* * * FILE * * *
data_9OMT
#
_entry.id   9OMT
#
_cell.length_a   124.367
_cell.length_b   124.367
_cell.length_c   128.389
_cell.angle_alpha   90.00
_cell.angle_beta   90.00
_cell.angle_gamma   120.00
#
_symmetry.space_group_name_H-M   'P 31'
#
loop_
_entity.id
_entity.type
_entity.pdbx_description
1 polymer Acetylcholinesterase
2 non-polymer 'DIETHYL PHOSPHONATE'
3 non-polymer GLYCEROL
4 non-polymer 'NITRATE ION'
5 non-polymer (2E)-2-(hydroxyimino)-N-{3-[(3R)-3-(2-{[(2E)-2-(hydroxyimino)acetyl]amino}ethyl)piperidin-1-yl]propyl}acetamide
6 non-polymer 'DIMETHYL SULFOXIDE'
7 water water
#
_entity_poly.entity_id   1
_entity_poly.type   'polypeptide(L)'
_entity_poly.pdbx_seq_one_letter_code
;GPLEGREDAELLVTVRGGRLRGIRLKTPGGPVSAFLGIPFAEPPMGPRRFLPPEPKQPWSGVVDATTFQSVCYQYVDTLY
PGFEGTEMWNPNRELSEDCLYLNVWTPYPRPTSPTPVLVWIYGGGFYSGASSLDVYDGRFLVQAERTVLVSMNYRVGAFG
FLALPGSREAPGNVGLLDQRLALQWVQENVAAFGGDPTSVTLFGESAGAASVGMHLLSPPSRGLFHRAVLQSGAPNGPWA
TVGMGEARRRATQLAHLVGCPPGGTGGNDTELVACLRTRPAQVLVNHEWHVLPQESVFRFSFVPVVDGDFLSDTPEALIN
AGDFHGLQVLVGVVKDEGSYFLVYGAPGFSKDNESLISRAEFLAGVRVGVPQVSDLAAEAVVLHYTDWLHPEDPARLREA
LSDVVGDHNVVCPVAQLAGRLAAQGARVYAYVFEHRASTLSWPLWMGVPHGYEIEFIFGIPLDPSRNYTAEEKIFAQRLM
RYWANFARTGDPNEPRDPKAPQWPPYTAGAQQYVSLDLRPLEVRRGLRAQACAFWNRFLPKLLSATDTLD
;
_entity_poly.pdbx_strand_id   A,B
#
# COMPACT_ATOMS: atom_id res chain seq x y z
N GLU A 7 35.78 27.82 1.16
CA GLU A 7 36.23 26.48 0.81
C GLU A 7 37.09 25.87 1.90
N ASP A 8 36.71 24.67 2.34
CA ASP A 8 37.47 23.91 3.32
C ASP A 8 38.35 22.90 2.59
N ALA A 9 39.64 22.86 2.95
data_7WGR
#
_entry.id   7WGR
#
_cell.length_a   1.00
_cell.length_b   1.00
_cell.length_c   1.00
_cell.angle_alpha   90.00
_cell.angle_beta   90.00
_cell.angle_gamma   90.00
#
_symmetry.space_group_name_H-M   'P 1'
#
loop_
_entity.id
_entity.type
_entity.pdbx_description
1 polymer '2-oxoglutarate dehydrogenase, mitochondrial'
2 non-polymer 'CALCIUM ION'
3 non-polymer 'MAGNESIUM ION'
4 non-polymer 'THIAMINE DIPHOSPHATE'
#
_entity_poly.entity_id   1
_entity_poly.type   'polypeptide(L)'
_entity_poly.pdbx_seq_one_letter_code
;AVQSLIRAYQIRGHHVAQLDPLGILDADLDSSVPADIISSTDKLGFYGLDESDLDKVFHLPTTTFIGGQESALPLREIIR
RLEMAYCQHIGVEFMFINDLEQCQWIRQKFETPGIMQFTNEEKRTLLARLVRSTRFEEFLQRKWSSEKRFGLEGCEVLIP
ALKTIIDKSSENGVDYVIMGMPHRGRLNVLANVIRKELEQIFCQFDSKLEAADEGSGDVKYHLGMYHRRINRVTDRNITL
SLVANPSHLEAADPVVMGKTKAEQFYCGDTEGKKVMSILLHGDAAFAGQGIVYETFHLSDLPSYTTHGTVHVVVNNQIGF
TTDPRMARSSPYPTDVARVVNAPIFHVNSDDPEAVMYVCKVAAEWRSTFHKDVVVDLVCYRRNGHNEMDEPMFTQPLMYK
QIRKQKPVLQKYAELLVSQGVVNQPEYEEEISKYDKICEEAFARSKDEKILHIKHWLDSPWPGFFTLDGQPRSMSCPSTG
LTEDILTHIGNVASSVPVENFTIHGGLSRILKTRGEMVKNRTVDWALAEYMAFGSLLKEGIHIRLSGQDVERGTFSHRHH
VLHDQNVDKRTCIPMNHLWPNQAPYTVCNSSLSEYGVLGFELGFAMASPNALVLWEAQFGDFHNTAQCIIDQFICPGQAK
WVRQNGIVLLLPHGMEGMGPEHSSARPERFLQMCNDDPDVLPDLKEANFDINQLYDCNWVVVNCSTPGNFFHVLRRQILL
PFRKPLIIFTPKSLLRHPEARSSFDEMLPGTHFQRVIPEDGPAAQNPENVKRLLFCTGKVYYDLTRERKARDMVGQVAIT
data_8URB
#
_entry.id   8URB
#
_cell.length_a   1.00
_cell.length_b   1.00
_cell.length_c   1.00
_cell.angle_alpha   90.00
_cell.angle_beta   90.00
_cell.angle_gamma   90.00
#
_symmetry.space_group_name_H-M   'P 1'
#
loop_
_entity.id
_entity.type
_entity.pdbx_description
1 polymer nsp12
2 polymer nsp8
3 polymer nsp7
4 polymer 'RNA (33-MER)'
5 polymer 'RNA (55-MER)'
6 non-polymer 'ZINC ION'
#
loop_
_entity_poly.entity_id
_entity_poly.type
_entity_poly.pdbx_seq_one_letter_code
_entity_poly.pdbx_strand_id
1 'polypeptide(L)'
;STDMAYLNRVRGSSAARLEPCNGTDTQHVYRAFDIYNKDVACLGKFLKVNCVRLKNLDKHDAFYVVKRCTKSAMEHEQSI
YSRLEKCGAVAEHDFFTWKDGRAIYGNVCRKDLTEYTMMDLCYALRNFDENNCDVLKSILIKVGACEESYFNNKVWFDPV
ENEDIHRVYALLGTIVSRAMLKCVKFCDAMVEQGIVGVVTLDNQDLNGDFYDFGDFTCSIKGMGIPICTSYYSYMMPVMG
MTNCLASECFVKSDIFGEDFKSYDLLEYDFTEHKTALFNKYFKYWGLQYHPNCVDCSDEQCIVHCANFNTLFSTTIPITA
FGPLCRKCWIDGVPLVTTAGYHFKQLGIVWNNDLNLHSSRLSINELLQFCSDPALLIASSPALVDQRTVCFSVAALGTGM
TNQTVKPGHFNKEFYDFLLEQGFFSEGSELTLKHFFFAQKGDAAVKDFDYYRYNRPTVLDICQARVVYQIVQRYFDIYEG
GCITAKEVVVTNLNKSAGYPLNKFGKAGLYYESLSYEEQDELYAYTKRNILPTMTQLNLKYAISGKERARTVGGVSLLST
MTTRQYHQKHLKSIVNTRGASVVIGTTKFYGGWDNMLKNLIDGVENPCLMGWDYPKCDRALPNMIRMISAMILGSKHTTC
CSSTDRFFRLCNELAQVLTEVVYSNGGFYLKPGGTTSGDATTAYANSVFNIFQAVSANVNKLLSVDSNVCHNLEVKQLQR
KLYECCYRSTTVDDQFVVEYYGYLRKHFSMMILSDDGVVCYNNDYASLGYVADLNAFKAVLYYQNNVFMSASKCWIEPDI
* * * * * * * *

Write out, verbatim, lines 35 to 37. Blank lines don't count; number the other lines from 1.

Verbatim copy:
RYWANFARTGDPNEPRDPKAPQWPPYTAGAQQYVSLDLRPLEVRRGLRAQACAFWNRFLPKLLSATDTLD
;
_entity_poly.pdbx_strand_id   A,B